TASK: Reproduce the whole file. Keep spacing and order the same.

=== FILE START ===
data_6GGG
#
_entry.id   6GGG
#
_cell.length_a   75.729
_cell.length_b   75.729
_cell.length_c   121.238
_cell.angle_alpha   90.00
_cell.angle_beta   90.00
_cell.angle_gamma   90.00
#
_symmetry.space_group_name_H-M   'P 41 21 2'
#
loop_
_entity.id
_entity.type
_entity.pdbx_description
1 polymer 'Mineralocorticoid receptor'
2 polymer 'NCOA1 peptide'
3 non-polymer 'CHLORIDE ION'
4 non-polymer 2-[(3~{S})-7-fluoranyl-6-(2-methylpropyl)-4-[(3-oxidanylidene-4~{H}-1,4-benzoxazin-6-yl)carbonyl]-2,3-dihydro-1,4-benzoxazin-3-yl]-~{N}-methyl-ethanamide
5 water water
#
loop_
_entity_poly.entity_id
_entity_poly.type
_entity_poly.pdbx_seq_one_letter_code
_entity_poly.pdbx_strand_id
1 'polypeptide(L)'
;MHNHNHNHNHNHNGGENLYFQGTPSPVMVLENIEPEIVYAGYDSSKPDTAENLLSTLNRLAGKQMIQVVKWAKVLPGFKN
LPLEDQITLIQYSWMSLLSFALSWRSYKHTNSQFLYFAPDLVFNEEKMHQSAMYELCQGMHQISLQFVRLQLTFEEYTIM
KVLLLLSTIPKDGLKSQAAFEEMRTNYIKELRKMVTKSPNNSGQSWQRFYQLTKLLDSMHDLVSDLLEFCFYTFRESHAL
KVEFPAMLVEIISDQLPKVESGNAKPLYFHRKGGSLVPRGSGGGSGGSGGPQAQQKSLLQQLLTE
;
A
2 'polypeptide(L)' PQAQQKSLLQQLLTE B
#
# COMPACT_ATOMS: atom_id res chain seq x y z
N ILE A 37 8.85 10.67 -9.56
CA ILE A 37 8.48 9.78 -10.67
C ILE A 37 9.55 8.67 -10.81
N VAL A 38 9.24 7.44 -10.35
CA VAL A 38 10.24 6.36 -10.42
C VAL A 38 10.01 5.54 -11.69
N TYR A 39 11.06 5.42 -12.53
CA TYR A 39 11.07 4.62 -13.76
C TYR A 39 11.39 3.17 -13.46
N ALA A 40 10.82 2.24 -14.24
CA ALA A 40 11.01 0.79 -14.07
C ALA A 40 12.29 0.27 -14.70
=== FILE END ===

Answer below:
data_6GGG
#
_entry.id   6GGG
#
_cell.length_a   75.729
_cell.length_b   75.729
_cell.length_c   121.238
_cell.angle_alpha   90.00
_cell.angle_beta   90.00
_cell.angle_gamma   90.00
#
_symmetry.space_group_name_H-M   'P 41 21 2'
#
loop_
_entity.id
_entity.type
_entity.pdbx_description
1 polymer 'Mineralocorticoid receptor'
2 polymer 'NCOA1 peptide'
3 non-polymer 'CHLORIDE ION'
4 non-polymer 2-[(3~{S})-7-fluoranyl-6-(2-methylpropyl)-4-[(3-oxidanylidene-4~{H}-1,4-benzoxazin-6-yl)carbonyl]-2,3-dihydro-1,4-benzoxazin-3-yl]-~{N}-methyl-ethanamide
5 water water
#
loop_
_entity_poly.entity_id
_entity_poly.type
_entity_poly.pdbx_seq_one_letter_code
_entity_poly.pdbx_strand_id
1 'polypeptide(L)'
;MHNHNHNHNHNHNGGENLYFQGTPSPVMVLENIEPEIVYAGYDSSKPDTAENLLSTLNRLAGKQMIQVVKWAKVLPGFKN
LPLEDQITLIQYSWMSLLSFALSWRSYKHTNSQFLYFAPDLVFNEEKMHQSAMYELCQGMHQISLQFVRLQLTFEEYTIM
KVLLLLSTIPKDGLKSQAAFEEMRTNYIKELRKMVTKSPNNSGQSWQRFYQLTKLLDSMHDLVSDLLEFCFYTFRESHAL
KVEFPAMLVEIISDQLPKVESGNAKPLYFHRKGGSLVPRGSGGGSGGSGGPQAQQKSLLQQLLTE
;
A
2 'polypeptide(L)' PQAQQKSLLQQLLTE B
#
# COMPACT_ATOMS: atom_id res chain seq x y z
N ILE A 37 8.85 10.67 -9.56
CA ILE A 37 8.48 9.78 -10.67
C ILE A 37 9.55 8.67 -10.81
N VAL A 38 9.24 7.44 -10.35
CA VAL A 38 10.24 6.36 -10.42
C VAL A 38 10.01 5.54 -11.69
N TYR A 39 11.06 5.42 -12.53
CA TYR A 39 11.07 4.62 -13.76
C TYR A 39 11.39 3.17 -13.46
N ALA A 40 10.82 2.24 -14.24
CA ALA A 40 11.01 0.79 -14.07
C ALA A 40 12.29 0.27 -14.70